Nutritional Biochemistry

    About the Nutritional Biochemistry Laboratory

    The primary goal of the Nutritional Biochemistry Laboratory is to determine the nutritional requirements for extended-duration spaceflight. Integral to that are the goals to maintain astronaut health and to develop, evaluate, and validate nutritional countermeasures to prevent or minimize the negative effects of long-duration spaceflight on the human. The Nutritional Biochemistry Laboratory activities are split between operations and research. The primary operational activity is the support of the Clinical Nutritional Assessment profile, which is completed before and after International Space Station flights. Dietary intake and body mass are monitored during these long-duration (4 to 6-month) missions. In addition to general dietary intake issues, several specific nutrients are also of concern. Vitamin D levels decline during flight, most likely related to the lack of ultraviolet light exposure. This is very important for bone and calcium metabolism, as well as other body systems. Folate, another vitamin, also appears to decline during flight, which may be related to the content of the food, the stability of the food on orbit (related to both time and radiation exposure), or changes in the body's need for folate.
    Nutritional Biochemistry Nutritional Biochemistry Laboratory

    Nutritional Biochemistry Laboratory research efforts have included spaceflight and ground-analog studies with human subjects. One current flight experiment is extending the operational Clinical Nutritional Assessment profile by including inflight blood and urine collections on ISS. Other projects include the investigation of effects of exercise or nutritional countermeasures on bone metabolism during bed rest. The Clinical Nutritional Assessment profile is part of the routine testing being performed in ongoing bed rest studies. The Nutritional Biochemistry Laboratory recently completed a vitamin D supplementation study at McMurdo Station, Antarctica, and studies of oxidative damage during saturation dives off the coast of Key Largo, Florida. The Nutritional Biochemistry Laboratory has numerous ongoing collaborative projects with universities across the U.S. and around the world, and has included a National Institutes of Health (NIH) funded project to determine how nutritional status is related to elderly self-neglect.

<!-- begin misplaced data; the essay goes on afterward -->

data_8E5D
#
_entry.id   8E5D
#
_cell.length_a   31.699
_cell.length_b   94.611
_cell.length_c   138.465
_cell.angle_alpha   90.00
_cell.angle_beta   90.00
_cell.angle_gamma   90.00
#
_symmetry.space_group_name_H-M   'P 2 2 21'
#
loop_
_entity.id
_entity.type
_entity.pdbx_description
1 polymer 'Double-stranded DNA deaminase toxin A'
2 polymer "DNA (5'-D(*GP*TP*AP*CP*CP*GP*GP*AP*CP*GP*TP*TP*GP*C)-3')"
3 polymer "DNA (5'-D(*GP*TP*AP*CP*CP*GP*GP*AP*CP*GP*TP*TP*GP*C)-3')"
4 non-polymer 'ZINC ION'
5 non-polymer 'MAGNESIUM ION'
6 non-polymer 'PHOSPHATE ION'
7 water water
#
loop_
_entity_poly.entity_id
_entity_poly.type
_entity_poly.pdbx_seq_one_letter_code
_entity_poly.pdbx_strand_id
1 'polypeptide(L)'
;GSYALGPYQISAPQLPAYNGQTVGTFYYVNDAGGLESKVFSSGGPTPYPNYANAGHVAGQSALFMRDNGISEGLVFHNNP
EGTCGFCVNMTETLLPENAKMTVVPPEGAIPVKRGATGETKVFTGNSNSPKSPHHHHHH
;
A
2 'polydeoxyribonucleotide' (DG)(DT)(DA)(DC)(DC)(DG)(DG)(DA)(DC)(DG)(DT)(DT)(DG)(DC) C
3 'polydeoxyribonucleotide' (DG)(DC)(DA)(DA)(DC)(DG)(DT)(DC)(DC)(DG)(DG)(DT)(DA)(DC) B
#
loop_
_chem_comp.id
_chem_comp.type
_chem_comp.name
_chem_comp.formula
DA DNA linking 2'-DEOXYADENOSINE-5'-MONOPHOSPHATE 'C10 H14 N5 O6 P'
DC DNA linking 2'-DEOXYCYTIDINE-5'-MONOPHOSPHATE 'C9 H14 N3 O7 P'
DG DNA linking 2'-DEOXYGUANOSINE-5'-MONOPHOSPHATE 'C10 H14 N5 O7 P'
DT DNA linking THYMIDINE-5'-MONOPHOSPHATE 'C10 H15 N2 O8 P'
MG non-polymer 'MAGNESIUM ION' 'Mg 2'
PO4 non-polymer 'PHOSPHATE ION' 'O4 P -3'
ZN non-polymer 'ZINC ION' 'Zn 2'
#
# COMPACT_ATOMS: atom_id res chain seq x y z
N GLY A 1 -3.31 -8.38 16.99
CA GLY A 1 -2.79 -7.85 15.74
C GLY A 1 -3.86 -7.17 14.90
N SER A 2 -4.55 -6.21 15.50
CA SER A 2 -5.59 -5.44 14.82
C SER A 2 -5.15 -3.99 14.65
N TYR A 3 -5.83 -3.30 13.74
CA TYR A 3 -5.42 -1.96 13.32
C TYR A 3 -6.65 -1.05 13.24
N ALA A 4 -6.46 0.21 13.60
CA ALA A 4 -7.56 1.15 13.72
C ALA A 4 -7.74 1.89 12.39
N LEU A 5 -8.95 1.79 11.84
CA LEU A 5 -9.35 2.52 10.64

Nutrition was critical for early explorers on Earth and will be even more important for astronaut explorers. The benefits of using nutrition and dietary patterns as countermeasures to prevent negative conditions associated with spaceflight include the low risks for side effects, low costs, and minimal crew time required during flight. Research in other areas (for example, cardiovascular, muscle, bone, immunology, and radiation) has highlighted nutrition as integral to their success and indicated where additional efforts are required. These efforts will enable safe human exploration of space.